How WordPress Changed The Way I Build Websites
- September 4, 2013
- Posted by: Craig Chamberlin
- Category: Uncategorized
Lets not pretend WordPress is the perfect web development platform, but lets see WordPress for what it really is: powerful. I’ve worked with WordPress for over six years. In this time, I’ve developed a number of professional and personal sites, including the one you’re at right now.
Like any other tool, WordPress can be intimidating at first, but the learning curve is short and benefits are extremely high. The basic idea of WordPress is to offer a platform for content creators and web designers to build powerful solutions and websites without the need for extensive coding. The website design, layout, enhancements, plugins and features are all managed through a simplified dashboard anyone can use. This dashboard also offers in depth customization for the veteran coder.
Simplicity isn’t the only reason I use WordPress. The biggest benefit for the independent web developer is time savings. WordPress offers a platform that allows web developers to roll out solutions in hours rather than days, or even weeks. WordPress also offers expandability and flexibility through thousands of plugins and themes readily available free of charge. Let’s also not forget the massive adoption of WordPress improving security and “one-click installs” offered by most major web hosts.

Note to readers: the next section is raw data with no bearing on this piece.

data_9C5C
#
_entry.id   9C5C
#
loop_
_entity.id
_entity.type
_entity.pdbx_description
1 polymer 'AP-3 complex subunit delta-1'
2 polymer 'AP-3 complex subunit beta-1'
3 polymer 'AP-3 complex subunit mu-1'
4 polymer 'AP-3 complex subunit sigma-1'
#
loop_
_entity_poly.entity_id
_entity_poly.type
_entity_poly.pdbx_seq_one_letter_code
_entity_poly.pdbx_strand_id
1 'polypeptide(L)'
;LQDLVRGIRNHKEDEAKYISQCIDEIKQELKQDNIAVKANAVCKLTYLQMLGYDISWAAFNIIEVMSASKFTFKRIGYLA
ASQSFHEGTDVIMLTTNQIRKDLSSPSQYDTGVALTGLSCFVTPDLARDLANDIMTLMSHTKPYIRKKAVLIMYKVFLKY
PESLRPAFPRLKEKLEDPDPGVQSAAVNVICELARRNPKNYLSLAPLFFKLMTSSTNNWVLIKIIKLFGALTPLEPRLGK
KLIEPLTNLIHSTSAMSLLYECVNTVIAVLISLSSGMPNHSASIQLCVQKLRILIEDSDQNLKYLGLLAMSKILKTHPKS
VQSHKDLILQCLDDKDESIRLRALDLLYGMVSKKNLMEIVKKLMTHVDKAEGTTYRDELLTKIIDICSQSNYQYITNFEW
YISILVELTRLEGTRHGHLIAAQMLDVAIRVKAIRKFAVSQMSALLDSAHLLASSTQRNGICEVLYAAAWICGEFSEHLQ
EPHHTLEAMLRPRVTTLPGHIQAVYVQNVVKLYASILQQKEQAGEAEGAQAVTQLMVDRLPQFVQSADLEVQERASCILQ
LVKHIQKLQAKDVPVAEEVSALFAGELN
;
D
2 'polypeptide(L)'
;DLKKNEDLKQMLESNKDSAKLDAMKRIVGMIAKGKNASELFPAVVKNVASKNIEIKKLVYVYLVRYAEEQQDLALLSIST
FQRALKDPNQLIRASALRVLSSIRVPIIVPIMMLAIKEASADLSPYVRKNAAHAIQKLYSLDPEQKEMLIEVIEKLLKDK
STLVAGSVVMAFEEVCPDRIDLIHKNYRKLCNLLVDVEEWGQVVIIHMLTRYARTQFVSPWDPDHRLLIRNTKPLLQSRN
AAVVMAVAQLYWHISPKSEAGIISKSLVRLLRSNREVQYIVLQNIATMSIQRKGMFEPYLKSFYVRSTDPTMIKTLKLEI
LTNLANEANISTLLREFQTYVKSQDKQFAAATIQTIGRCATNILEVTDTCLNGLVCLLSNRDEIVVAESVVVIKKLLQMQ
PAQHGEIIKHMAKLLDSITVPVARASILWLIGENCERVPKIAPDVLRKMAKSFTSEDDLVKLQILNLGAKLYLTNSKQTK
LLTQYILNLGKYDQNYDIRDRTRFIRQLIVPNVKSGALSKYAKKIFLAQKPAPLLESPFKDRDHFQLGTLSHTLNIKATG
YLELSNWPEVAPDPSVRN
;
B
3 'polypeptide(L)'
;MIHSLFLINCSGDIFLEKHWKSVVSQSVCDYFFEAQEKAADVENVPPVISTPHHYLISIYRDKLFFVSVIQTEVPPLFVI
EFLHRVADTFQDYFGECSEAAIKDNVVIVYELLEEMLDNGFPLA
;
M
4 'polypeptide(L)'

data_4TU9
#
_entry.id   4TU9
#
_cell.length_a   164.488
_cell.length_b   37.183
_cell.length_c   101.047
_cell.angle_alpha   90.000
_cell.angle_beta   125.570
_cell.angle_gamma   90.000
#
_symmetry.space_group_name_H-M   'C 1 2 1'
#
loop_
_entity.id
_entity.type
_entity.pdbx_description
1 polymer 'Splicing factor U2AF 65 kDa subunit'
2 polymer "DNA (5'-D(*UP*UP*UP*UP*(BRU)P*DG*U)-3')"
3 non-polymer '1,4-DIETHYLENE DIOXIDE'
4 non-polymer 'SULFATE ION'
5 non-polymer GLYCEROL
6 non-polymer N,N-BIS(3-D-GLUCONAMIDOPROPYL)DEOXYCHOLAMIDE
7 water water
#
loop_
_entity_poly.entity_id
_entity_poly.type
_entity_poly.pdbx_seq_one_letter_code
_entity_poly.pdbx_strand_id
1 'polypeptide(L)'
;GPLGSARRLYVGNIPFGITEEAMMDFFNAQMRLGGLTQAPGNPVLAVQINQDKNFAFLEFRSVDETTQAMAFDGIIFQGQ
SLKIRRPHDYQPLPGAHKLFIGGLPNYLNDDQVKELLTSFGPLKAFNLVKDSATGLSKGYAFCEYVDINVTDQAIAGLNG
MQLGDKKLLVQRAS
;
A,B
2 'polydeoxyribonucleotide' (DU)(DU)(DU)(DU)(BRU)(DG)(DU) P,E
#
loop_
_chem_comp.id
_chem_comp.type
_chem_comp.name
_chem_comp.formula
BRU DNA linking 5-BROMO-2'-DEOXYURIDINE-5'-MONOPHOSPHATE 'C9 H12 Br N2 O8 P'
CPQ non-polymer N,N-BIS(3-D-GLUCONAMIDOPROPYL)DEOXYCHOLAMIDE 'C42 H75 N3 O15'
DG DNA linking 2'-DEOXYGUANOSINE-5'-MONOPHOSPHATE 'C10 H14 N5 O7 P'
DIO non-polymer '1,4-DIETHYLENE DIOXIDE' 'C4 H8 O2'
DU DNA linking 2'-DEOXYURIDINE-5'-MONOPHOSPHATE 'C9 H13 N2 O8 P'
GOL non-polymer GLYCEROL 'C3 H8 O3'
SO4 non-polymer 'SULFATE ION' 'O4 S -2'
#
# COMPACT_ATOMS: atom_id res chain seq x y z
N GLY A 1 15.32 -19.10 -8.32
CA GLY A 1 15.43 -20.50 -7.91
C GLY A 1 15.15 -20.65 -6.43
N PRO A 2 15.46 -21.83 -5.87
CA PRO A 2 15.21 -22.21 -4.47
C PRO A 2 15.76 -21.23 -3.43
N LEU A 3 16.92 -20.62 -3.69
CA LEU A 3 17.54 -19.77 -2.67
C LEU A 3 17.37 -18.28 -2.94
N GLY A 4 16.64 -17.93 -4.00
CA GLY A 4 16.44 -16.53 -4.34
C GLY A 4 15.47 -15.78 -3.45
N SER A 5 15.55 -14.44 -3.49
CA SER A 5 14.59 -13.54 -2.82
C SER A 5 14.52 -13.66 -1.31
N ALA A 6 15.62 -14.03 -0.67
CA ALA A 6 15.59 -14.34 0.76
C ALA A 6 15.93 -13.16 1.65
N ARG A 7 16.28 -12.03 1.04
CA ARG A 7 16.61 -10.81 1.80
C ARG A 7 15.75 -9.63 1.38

WordPress is constantly evolving. The platform has changed dramatically since it’s inception. Right now there are features that allow for the drag-and-drop of menus and the complete customization of categories, sidebar widgets and layout preferences. WordPress theme developers are more clever, implementing new layout schemes and integrated features such as shopping carts and embedded media.
At the end of the day, what does this mean for the developer? It means I have flexibility. It means I can be creative. It means I can focus on what’s important: the content. At the end of the day, it is the content that creates the website. The less time is wasted on web development and feature design, the better. After all, people don’t go to sites simply because they look pretty.